They may not be gridiron ready to go touchdown-to-touchdown with Tom Brady and the Tampa Bay Buccaneers, but the Florence Guelfi are champions of American football in Italy.
The Florence squad defeated Seamen Milano, 21-17, to win the 41st Italian Bowl at Stadio Dall’Ara in Bologna, Italy, on Monday night, July 4th. Fittingly, on America’s Independence Day, there were plenty of fireworks on the field during a hard-fought battle.
It was a surprising victory for Firenze, and first Italian league title, especially considering that Milano had been previously unbeaten entering the championship game.
Clad in purple, and looking a bit like the National Football League’s Minnesota Vikings, referred to as the “Purple People Eaters” in their heyday, Guelfi Firenze executed an unpredictable gameplan and outplayed the heavily favored Semen Milano. Firenze quarterback Andrea Fimiani led the Guelfi, while defensive end Lorenzo Dalle Piagge was named as the game’s MVP.
“It was fantastic to play and win this year’s Italian Bowl with my team Guelfi Firenze,” said Fimiani. “It is the first time in the history of my club that we have won the Italian Bowl.
“American Football is growing very quickly in Italy as you can see from our strong national competitions and our success on the international stage,” he said. “I’m looking forward to watching Italy’s men’s and women’s Flag teams compete in The World Games 2022 later this week, and hopefully pull off some more upsets.”
For the Seamen, it was their second consecutive Italian Bowl heartbreak, as they lost to the Parma Panthers last year in Piacenza. Still, for quarterback Luke Zahracka from Long Island, New York, only half the agony that the NFL’s Buffalo Bills once experienced, having faltered in four consecutive Super Bowls between 1991-1994.
As the two teams clashed helmet-to-helmet on the gridiron, European sport leaders of the traditional American pastime discussed a game plan to kick-off greater popularity across the continent and around the world.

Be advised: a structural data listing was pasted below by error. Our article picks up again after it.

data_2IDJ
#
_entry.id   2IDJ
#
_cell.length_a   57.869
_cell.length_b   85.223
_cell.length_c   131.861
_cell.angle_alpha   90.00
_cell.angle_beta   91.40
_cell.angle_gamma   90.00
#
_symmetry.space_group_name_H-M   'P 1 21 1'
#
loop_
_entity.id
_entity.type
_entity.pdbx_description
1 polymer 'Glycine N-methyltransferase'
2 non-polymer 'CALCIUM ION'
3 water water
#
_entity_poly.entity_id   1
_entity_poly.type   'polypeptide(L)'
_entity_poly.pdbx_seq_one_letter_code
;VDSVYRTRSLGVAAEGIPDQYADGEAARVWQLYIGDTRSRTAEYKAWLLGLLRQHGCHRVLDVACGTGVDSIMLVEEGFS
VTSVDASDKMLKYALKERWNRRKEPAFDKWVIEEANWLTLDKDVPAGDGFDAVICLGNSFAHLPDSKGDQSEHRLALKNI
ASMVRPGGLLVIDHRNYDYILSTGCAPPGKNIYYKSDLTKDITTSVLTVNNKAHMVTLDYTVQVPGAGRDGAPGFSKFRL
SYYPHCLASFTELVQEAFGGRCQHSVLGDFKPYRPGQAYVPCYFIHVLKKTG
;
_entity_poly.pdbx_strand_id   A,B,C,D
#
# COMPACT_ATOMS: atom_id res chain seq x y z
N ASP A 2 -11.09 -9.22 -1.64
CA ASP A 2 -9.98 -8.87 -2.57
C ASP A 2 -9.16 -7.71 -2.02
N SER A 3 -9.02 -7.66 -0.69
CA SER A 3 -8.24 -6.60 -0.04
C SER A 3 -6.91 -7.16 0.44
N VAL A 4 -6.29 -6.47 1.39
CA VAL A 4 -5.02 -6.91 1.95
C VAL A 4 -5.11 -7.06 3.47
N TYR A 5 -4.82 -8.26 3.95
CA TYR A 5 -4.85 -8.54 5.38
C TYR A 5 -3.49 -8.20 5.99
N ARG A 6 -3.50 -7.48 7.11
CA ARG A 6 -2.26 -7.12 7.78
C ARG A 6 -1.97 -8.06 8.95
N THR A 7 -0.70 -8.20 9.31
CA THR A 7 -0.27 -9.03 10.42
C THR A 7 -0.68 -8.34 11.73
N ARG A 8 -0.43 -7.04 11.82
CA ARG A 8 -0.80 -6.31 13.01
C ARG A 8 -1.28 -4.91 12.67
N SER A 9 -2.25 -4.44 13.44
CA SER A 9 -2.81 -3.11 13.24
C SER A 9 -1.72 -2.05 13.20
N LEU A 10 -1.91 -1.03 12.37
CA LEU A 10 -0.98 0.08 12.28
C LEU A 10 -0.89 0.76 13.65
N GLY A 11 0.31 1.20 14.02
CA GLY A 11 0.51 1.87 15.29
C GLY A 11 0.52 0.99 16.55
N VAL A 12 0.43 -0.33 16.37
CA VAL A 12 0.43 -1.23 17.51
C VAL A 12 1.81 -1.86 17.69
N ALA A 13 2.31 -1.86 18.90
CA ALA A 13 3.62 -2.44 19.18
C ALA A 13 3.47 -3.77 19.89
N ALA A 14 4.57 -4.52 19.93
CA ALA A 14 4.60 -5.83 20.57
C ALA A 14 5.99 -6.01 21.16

The International Federation of American Football (IFAF) president Pierre Trochet shared his ideas with Italian Federation of American Football (FIDAF) president Leoluca Orlando and Italian Olympic Committee (CONI) vice-president of Emilia Romagna, Vittorio Vaccaro.
“Since my election, my priority has been to get out and have these conversations with our members and stakeholders, especially in countries such as Italy, where the sport is developing so fast,” said the Frenchman Trochet, who was elected president of IFAF in December 2021.
“It is crucial for us to engage with key actors within the international sports and Olympic community – to understand their needs and share with them our exciting vision.”
Trochet and Orlando updated the CONI officials not only about the evolution and rapid worldwide development of American football, but flag football in particular, as the gentler variety of the sport without tackling, prepares to make its debut at The 2022 World Games in Birmingham, USA, later this week. Italy will be among ten nations from 3 continents competing in Alabama – a state that is football-crazed about its prominent university team, the Alabama Crimson Tide – suiting up both men’s and women’s teams.
“Through flag football in particular, we have a great contribution to make to worldwide sports development, especially among youth audiences with the support of the NFL,” said Trochet, a former offensive lineman, who played in the French league and won a title with the Amiens Spartans.
Italian federation president Orlando shared his hopes and perspective, speaking about a version of football where players are revered for having great hands catching the ball, rather than being penalized for them.
“It has been fantastic to be able to showcase the growth of American football in Italy,” Orlando said. “This is an exciting moment in the sport’s development. As FIDAF, we have long enjoyed excellent collaboration with both IFAF and CONI and we believe these relationships will be crucial to deliver further growth in line with our shared objectives.”
Trochet’s dream is to see flag football contested at the Olympic Games and LA28 seems like the perfect play call.
“Flag football in the Olympic Games will unlock new pathways and funding for athletes in countries all around the globe. It will further enhance the image of our sport as a safe and accessible activity for everyone – male and female, young and old and on every continent,” Trochet said.
The 2022 Italian Bowl marked the 41st edition of the championship game in Italy, with the inaugural contest taking place in 1981. The Italian Federation of American Football (FIDAF) is the governing body of the sport in Italy and is recognized by the Italian Olympic Committee.
The federation runs 14 national leagues including traditional tackle and flag football with about 6,000 men, women and children playing the sport nationwide.
Italy’s national men’s team is the current IFAF European Champion, much more impressive than that other Italian national football team, which will regrettably watch the upcoming World Cup from home, sitting on their couches.
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